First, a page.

March 25, 2010
All this talk about Canada’s incredible rebounding market might make us ignore the fact that the rest of the world is struggling to recover. Okay, so there have been a couple other strong players. In Shanghai, prices have risen 50% and London is on the way to recovery as well.
So that’s the good news…let’s move on to the markets that aren’t so hot. Three quarter of the markets included in Knight Frank’s Prime International Residential Index declined in the last three quarters of 2009.
In last year’s report some 41% of the prime markets saw annual price falls but in 2009 it was 73%. The steepest price drops were in Dubai, down 45%, the Western Algarve at 30% and Dublin at 25%. While Barbados saw price falls of 20%, the steepest in the Caribbean, and even some locations in Asia saw falls although small compared with elsewhere, most significantly Kuala Lumpur with a 1.8% fall. Nuwire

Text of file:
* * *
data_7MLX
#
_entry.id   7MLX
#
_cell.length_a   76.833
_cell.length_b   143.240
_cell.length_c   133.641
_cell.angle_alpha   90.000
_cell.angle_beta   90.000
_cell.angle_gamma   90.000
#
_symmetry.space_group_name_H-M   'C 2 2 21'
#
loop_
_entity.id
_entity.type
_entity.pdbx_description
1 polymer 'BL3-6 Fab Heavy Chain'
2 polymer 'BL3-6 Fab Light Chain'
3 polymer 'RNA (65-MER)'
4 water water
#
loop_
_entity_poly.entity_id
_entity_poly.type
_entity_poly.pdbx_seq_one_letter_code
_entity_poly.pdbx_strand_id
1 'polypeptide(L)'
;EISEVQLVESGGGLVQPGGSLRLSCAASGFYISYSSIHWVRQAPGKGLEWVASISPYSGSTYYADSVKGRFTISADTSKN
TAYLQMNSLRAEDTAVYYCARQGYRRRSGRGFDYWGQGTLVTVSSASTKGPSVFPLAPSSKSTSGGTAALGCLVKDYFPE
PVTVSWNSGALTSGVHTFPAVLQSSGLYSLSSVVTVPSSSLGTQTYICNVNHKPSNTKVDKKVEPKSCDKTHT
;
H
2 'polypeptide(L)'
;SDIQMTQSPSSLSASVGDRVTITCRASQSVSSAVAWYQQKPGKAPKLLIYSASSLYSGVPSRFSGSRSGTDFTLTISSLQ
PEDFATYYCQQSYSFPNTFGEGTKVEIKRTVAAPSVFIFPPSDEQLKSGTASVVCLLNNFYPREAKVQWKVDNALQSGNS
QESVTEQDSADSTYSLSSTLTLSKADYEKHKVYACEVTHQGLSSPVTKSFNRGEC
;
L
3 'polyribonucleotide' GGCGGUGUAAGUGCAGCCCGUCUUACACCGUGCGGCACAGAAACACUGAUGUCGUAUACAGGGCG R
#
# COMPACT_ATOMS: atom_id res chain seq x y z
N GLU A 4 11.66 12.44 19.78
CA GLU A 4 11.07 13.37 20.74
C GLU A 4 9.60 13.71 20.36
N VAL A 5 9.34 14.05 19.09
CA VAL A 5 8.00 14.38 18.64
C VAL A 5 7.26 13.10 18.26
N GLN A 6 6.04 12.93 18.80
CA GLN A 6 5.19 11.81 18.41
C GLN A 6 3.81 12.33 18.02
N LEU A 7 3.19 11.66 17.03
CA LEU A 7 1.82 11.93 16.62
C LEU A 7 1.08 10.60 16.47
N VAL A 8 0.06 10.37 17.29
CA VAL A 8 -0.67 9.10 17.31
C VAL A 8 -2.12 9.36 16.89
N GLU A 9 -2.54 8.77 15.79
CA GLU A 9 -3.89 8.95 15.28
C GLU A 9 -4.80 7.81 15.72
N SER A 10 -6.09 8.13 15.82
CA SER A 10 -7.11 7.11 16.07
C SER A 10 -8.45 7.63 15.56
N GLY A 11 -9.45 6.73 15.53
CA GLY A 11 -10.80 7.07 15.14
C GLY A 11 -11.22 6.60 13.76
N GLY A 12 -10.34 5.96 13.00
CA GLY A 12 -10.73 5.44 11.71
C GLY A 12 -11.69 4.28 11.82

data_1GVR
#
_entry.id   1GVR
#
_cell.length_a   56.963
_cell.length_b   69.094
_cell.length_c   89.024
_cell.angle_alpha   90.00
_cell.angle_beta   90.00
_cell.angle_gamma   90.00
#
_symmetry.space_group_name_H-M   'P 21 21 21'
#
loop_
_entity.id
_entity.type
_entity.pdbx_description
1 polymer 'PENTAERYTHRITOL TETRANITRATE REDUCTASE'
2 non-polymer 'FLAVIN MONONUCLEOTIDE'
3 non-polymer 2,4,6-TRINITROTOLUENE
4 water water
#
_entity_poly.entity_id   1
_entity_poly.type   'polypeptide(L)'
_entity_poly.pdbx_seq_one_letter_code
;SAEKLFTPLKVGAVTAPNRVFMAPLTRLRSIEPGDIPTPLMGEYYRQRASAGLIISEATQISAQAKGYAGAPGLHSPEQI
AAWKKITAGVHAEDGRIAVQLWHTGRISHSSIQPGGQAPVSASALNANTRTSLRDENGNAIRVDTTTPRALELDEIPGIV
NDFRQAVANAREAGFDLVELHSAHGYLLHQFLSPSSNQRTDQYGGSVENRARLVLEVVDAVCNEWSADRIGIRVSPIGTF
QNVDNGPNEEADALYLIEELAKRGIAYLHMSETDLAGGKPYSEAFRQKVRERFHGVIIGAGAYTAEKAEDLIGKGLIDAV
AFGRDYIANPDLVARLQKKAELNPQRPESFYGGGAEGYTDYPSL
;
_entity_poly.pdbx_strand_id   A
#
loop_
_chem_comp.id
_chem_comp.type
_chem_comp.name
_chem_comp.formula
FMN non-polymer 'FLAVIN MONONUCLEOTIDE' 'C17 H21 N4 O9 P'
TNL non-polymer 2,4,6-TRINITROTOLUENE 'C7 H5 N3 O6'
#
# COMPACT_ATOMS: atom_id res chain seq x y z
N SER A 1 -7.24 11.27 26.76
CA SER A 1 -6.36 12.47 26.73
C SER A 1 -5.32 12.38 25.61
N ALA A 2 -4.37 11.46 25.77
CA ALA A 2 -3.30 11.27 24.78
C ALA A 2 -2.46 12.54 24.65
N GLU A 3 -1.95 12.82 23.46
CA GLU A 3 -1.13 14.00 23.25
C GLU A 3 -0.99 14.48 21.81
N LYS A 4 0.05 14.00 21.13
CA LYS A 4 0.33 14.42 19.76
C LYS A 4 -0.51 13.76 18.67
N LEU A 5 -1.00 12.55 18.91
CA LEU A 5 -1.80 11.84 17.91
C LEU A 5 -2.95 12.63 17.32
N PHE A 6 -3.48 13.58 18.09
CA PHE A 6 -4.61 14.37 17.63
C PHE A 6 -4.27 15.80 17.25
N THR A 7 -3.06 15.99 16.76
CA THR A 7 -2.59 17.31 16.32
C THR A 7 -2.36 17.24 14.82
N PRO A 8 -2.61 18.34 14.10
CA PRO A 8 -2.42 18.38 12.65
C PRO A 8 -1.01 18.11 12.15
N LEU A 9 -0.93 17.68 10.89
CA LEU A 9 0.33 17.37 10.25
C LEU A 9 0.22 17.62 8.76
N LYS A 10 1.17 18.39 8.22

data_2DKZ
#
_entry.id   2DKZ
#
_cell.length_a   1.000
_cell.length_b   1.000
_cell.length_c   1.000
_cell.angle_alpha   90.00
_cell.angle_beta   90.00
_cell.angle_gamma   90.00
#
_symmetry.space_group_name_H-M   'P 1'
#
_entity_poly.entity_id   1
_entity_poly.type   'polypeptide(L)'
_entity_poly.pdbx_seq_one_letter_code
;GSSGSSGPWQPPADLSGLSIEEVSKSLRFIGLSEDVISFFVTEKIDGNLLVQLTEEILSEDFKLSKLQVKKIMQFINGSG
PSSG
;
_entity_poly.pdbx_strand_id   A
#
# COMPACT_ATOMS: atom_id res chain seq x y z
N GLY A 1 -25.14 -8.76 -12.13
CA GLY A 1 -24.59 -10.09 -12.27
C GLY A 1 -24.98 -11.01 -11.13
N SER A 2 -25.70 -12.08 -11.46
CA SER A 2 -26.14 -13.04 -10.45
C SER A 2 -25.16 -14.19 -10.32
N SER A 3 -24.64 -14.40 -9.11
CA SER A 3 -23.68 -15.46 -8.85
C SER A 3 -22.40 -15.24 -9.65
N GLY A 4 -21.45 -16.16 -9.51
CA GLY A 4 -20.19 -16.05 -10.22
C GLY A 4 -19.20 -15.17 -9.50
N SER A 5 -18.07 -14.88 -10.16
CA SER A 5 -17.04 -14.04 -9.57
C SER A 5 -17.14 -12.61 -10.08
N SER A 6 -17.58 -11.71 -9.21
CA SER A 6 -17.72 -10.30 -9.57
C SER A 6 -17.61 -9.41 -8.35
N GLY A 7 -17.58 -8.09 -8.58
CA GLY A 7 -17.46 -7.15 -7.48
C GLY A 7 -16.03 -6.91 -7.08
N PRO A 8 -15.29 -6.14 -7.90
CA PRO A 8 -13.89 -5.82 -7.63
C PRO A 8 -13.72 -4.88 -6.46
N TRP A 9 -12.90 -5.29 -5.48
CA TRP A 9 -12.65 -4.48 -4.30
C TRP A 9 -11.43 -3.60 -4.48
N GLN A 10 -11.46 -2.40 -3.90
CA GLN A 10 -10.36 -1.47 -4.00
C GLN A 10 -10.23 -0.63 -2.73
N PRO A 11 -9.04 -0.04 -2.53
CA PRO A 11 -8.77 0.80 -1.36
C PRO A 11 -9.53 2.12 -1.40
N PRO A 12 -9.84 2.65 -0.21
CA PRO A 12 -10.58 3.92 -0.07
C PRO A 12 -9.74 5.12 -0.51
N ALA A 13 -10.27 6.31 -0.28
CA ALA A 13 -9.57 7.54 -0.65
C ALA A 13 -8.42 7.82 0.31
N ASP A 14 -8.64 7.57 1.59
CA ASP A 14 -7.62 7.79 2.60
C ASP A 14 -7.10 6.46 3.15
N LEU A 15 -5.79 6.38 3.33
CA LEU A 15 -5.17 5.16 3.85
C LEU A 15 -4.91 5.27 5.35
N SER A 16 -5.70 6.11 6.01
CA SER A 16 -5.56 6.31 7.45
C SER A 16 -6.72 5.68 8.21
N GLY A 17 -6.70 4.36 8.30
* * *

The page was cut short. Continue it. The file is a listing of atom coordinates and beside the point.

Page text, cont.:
It’s definitely not ALL bad news. Most of the declines occurred in the first half of last year. For example, New York’s prices fells 12% in 2009, but gained 2% in the final quarter. Also, as always in real estate, location was important for determining where prices fell. In coastal and country second home locations prices declined by 14% and 11.9% respectively. However, prime city locations posted an average rise of 0.4%.
Lower interest rates should continue to encourage purchasers to push prices up and keep the carrying cost of a home low for those close to foreclosure. Real estate is a highly self-correcting market. As prices decrease, development projects are held off which reduces supply and, in turn, makes prices increase.